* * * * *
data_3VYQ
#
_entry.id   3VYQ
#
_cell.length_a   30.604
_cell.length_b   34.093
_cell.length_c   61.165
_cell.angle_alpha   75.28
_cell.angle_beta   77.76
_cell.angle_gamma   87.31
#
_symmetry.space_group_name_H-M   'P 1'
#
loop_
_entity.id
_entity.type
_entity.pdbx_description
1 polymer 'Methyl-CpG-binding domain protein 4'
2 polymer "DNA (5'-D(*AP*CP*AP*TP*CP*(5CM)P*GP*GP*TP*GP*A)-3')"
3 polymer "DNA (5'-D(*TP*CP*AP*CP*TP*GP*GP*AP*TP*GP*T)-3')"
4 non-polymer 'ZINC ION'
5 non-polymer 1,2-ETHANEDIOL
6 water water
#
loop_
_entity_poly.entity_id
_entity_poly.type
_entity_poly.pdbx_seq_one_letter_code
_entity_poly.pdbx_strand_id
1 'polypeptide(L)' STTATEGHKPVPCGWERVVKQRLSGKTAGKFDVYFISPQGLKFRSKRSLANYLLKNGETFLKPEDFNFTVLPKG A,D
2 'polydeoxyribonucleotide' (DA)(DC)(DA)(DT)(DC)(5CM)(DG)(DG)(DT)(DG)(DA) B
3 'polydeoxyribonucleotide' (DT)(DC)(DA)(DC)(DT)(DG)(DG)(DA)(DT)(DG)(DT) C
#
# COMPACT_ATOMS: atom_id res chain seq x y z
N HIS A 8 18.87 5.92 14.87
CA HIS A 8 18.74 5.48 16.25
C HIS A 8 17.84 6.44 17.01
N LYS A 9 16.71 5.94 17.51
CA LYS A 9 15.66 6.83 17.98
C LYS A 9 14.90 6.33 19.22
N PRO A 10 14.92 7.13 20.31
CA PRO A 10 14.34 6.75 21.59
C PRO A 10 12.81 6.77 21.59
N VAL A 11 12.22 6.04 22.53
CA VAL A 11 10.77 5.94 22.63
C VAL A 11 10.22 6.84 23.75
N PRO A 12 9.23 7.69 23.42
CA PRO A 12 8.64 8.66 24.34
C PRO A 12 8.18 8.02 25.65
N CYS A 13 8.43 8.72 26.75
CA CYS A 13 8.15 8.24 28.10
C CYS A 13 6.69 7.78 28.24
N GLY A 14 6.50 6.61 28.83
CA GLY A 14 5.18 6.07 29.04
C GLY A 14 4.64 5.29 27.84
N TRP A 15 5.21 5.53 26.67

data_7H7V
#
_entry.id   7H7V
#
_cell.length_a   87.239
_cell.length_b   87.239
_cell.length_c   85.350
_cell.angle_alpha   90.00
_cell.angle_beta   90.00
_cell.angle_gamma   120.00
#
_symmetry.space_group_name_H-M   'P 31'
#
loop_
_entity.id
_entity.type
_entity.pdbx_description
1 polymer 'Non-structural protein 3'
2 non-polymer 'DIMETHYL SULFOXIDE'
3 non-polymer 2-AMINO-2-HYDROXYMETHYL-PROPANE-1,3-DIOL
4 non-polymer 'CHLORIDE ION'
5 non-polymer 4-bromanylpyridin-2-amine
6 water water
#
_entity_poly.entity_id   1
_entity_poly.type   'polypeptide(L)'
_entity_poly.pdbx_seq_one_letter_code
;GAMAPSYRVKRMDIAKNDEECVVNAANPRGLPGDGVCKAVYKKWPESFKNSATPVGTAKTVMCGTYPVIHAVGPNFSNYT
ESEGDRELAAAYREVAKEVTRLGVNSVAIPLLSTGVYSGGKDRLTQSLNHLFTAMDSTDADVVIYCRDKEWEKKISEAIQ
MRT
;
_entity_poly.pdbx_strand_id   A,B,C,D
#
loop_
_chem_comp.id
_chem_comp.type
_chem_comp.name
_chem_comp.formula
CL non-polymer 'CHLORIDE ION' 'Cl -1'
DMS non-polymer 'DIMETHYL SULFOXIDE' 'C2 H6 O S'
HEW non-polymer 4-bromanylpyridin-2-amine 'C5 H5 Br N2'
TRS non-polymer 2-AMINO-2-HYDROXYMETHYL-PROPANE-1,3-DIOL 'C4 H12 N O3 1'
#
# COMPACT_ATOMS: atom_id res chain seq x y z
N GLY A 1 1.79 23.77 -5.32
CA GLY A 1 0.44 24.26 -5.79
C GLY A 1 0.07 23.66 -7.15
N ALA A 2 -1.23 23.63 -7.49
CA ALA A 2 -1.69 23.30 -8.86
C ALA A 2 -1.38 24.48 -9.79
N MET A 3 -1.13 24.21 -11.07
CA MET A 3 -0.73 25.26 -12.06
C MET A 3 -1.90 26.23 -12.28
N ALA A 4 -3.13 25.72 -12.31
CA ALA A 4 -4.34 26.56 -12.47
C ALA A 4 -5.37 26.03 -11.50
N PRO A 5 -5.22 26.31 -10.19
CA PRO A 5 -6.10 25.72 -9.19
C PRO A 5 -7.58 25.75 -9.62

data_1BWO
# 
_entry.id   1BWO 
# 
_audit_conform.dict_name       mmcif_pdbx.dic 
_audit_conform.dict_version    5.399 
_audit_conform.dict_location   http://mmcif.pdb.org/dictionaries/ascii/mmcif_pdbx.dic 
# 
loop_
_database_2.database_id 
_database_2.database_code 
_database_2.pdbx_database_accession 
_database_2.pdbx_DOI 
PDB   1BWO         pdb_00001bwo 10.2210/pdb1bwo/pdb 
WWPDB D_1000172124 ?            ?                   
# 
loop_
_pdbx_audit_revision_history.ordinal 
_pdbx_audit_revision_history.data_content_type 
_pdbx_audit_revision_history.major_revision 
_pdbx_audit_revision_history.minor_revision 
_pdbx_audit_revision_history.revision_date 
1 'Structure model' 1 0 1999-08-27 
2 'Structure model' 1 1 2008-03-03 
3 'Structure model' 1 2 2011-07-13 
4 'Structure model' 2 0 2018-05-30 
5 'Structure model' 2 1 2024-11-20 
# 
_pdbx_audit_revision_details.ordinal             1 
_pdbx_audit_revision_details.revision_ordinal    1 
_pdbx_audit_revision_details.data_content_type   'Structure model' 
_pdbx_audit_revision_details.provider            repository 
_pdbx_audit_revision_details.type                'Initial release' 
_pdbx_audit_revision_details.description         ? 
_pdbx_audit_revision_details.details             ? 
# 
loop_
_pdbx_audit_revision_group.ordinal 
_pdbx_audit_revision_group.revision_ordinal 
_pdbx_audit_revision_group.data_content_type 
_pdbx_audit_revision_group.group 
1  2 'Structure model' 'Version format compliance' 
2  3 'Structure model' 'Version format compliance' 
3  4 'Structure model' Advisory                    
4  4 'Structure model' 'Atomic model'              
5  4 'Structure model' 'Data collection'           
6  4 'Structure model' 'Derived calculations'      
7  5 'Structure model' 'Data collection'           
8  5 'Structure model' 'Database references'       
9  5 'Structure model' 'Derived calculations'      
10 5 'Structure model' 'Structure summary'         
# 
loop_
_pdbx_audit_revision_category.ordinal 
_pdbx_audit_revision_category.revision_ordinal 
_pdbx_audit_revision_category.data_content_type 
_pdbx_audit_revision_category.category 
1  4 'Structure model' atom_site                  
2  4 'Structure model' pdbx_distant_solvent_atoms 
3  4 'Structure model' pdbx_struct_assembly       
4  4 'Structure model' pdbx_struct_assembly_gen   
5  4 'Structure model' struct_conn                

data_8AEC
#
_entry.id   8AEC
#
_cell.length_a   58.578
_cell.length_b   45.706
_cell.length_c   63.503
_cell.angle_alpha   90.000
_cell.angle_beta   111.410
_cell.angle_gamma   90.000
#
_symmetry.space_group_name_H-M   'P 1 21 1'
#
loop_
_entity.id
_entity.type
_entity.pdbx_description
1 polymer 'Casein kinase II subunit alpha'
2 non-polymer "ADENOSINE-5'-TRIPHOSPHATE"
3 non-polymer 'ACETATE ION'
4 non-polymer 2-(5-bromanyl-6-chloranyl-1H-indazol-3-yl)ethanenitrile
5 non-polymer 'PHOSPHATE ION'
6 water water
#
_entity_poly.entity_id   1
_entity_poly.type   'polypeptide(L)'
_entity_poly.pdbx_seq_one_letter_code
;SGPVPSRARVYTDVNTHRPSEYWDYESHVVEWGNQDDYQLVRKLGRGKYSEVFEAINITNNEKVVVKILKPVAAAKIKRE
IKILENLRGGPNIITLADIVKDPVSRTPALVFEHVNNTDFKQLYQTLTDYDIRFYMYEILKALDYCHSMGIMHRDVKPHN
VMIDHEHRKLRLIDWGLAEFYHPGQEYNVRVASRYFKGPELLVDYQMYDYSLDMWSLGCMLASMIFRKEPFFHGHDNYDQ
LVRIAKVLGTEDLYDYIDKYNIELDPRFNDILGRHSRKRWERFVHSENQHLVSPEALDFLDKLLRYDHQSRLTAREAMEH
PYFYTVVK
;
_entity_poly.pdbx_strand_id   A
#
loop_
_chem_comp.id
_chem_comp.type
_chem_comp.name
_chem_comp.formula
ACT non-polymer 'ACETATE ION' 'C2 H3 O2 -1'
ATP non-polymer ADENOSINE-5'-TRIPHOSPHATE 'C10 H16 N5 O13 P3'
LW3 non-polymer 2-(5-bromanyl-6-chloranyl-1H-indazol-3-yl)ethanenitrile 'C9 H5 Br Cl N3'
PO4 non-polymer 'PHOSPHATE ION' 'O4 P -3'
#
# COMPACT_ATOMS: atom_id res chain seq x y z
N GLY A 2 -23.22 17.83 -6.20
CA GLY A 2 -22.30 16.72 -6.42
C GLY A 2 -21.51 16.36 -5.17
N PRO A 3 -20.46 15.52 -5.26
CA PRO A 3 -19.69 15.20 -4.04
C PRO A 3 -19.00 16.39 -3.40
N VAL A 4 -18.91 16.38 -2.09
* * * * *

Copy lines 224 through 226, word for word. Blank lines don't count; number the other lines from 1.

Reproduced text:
N GLY A 2 -23.22 17.83 -6.20
CA GLY A 2 -22.30 16.72 -6.42
C GLY A 2 -21.51 16.36 -5.17